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  1. #1
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    Sep. 12, 2006
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    Default defiant head shaking in a mare

    Hi all, we have a chestnut pony TB cross mare (yep the stereotype) who has a tremendous amount of potential. We have worked with her for about 7 months now and she is really coming along. One last issue however... we are having issues with her shaking her head when she doesn't want to do something.

    She has a very soft mouth, excellent brakes, doesn't grab the bit and go but she does have a motor. When she is being opinionated, she will shake her head and throw it down, thus ripping the reins out of the kids hands. This is mostly a problem on course when she would be asked for a lead change, either simple or flying. She gets easily offended when you take a hold to balance her or bring her back to a simple change, she will start shaking and you've lost the battle before you started. She will do this a bit with an adult but quit immediately because they are better at holding her together from a strength perspective.

    We have tried lots of different bits, from a rubber snaffle, to a loose ring, to a plain snaffle and now she's in a french link. We have not done her teeth and will be getting that done soon. Assuming there is nothing physical with this issue, and it's all mare 'tude, anyone have success curbing this type of behavior? BTW we have also started her on depo.



  2. #2
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    Dec. 10, 2012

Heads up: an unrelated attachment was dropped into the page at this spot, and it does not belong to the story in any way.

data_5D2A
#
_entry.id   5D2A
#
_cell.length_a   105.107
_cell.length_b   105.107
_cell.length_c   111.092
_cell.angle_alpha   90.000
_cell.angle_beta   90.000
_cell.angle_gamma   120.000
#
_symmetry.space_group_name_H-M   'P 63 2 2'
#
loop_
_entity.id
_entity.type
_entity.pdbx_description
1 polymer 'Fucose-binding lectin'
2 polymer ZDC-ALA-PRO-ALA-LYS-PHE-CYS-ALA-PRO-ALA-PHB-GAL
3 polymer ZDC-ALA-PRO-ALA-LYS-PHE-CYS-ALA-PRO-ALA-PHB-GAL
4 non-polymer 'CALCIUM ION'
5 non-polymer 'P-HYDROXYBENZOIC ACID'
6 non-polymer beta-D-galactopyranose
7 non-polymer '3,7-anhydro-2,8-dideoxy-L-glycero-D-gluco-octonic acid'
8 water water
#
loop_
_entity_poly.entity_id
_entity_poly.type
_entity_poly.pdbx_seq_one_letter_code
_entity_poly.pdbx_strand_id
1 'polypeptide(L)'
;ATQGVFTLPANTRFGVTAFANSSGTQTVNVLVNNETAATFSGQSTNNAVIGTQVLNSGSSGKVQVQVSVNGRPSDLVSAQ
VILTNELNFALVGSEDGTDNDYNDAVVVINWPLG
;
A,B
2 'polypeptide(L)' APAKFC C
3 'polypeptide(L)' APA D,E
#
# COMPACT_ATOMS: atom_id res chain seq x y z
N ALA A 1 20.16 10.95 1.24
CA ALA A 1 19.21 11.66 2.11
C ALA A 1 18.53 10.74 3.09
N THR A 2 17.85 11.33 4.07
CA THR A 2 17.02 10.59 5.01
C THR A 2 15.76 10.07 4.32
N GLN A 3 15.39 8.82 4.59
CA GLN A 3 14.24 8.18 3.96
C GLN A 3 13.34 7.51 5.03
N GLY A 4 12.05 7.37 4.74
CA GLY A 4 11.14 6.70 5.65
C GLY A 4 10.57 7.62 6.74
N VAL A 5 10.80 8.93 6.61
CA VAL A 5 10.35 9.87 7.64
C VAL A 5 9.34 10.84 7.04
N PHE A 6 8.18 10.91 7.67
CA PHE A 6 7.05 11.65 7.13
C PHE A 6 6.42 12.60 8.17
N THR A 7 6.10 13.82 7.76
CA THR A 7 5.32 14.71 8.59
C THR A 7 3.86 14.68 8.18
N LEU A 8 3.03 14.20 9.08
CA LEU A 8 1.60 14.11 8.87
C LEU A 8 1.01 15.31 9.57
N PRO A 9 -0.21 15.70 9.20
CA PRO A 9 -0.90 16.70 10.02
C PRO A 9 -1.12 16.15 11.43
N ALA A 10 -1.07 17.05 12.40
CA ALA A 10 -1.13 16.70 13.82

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    I remember seeing some kind of strap that run from the saddle dees to the bridle's crownpiece (or something like that) along the crest of the neck in one of my Bit Of Britain catalogs to curb this exact problem.

    I just checked their website and did not find it, but that doesn't mean they don't have it any more.



  3. #3
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    Dec. 12, 2009
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    Default

    Quote Originally Posted by caballero View Post
    I remember seeing some kind of strap that run from the saddle dees to the bridle's crownpiece (or something like that) along the crest of the neck in one of my Bit Of Britain catalogs to curb this exact problem.

    I just checked their website and did not find it, but that doesn't mean they don't have it any more.
    Sounds like grazing reins?
    a horseless canuck...



  4. #4
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    hmmm not sure grazing reins will help... it's most the head shaking, not rooting, that is the problem. The rooting is just a part of the end of the head shake I'd think she could still shake side to side in that instance?



  5. #5
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    Dec. 23, 2010
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    Central PA
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    Default

    I have a TB mare that does this as well. I wouldn't say her mouth is soft, but it is sensitive. As in too much hand can send her backwards. The shaking was very bad at first, mostly in reaction to waiting for a quieter distance, slowing around turns, trying to frame her up, etc. but has gotten progressively better with work. I do the jumpers though, so I can get away with it as long as it isn't unseating me or causing a dangerous distraction in front of the jumps.
    The biggest improvement came after pro rides every day for 2 weeks straight last summer, that gave her a better "work ethic". Not specifically working on the shaking, but getting her over a little of the defiance in general by riding through it and just making her work. Do you have a small adult who can do that for your pony?